Thursday, April 12, 2012

Damaged, Album Review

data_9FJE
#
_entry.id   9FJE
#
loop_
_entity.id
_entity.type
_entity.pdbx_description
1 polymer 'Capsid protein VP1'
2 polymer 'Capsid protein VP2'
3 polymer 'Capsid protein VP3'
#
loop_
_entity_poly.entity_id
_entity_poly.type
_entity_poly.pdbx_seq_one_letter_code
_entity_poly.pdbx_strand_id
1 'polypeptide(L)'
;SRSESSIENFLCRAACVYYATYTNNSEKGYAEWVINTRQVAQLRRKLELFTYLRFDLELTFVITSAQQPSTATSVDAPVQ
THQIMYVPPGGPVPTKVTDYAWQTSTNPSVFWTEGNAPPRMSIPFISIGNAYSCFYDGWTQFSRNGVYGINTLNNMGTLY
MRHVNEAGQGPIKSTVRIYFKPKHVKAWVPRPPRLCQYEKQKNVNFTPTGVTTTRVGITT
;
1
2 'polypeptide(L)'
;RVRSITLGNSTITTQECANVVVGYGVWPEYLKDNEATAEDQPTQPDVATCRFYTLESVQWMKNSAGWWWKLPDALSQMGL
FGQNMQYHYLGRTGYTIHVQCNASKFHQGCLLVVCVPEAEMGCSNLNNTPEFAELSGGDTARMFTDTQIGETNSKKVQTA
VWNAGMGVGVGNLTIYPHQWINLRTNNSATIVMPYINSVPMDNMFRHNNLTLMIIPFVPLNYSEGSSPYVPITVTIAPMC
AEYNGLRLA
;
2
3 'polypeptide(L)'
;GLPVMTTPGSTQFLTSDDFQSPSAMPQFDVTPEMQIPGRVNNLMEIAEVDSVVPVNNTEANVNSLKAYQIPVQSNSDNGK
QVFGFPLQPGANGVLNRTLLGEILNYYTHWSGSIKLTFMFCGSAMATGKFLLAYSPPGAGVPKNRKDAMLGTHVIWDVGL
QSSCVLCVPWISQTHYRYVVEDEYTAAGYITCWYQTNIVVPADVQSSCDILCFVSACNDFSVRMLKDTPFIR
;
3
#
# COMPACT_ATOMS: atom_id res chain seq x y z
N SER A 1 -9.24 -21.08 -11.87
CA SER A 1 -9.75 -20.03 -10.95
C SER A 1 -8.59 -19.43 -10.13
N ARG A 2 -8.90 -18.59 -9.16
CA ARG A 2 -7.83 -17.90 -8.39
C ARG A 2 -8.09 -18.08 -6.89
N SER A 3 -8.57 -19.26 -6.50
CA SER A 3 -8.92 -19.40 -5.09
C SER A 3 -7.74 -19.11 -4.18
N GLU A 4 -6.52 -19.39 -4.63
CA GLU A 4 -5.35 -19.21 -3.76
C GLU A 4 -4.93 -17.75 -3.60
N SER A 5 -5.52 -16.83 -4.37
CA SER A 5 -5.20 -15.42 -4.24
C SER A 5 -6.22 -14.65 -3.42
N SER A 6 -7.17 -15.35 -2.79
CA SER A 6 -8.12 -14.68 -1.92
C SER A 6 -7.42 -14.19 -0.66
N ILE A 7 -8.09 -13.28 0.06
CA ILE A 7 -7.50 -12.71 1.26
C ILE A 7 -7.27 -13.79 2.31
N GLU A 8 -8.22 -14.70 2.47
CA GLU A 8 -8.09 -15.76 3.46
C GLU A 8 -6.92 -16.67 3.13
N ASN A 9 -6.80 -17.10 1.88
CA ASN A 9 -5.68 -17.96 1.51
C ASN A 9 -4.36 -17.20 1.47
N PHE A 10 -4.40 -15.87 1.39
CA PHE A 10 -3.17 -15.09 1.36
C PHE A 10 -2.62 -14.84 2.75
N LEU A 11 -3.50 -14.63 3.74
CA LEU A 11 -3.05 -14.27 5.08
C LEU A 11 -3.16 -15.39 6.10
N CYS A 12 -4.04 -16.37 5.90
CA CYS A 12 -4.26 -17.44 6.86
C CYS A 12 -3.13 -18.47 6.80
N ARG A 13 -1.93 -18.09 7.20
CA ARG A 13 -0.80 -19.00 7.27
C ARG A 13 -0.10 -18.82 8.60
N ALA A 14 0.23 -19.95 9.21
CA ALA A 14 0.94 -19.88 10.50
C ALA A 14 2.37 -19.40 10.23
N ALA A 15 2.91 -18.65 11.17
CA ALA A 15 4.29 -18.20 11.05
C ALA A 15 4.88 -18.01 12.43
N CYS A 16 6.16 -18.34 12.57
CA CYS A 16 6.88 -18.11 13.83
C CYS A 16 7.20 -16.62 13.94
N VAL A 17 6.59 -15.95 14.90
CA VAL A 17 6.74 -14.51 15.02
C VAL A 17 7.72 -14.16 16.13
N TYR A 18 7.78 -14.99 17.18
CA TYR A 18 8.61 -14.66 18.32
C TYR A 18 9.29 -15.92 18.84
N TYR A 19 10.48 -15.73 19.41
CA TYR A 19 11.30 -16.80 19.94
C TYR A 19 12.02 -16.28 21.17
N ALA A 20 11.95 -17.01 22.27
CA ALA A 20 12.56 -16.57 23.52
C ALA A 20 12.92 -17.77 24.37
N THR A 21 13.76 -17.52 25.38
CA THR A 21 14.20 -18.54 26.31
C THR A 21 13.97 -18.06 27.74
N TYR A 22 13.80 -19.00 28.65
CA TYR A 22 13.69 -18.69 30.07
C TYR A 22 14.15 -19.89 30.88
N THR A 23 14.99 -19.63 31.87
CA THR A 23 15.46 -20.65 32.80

Henry Rollins’ first album performed with Black Flag is like an emotional typhoon.  From ,“Six Pack” and “TV Party”, the humorously sarcastic critiques of the American slacker, to the self-loathing journal entries that make up the entirety of the second side of the album, Damaged is a lo-fi thrash of angst and anger.  The guitars are played as if just being learned: with feedback and wrong notes played constantly. The drums are beat with speed and with no regard for accuracy or technique. The entire album is composed completely faithful to the punk ethic. Using that which was available to them, Black Flag played in an aggressively amateur style, making it the perfect kind of album for confused youths. Anyone who has felt rage at themselves, or the police, or the world, or anything, can relate to Damaged.  The yelped vocal delivery of Henry Rollins makes it quite evident that all of the songs are genuine.  Take the opening lyrics of “Damaged I” for instance: “My name's Henry and you're here with me now! My life, it’s a song, it’s so you won’t even let it happen. You won’t, you won’t let…” These are the rantings of a mentally unstable young adult struggling with depression and the pressures of society. This makes a lot of sense when you consider that Rollins was only 20 at the release of Damaged. Eerily, these themes would pop up again ten years later with another group with a similar sound; the dark lyrics and the noise-driven guitars were clearly influential on Kurt Cobain.  Damaged is the quintessential hardcore album of the ‘80s, yet it remains one of the most notable albums released in the past 40 years.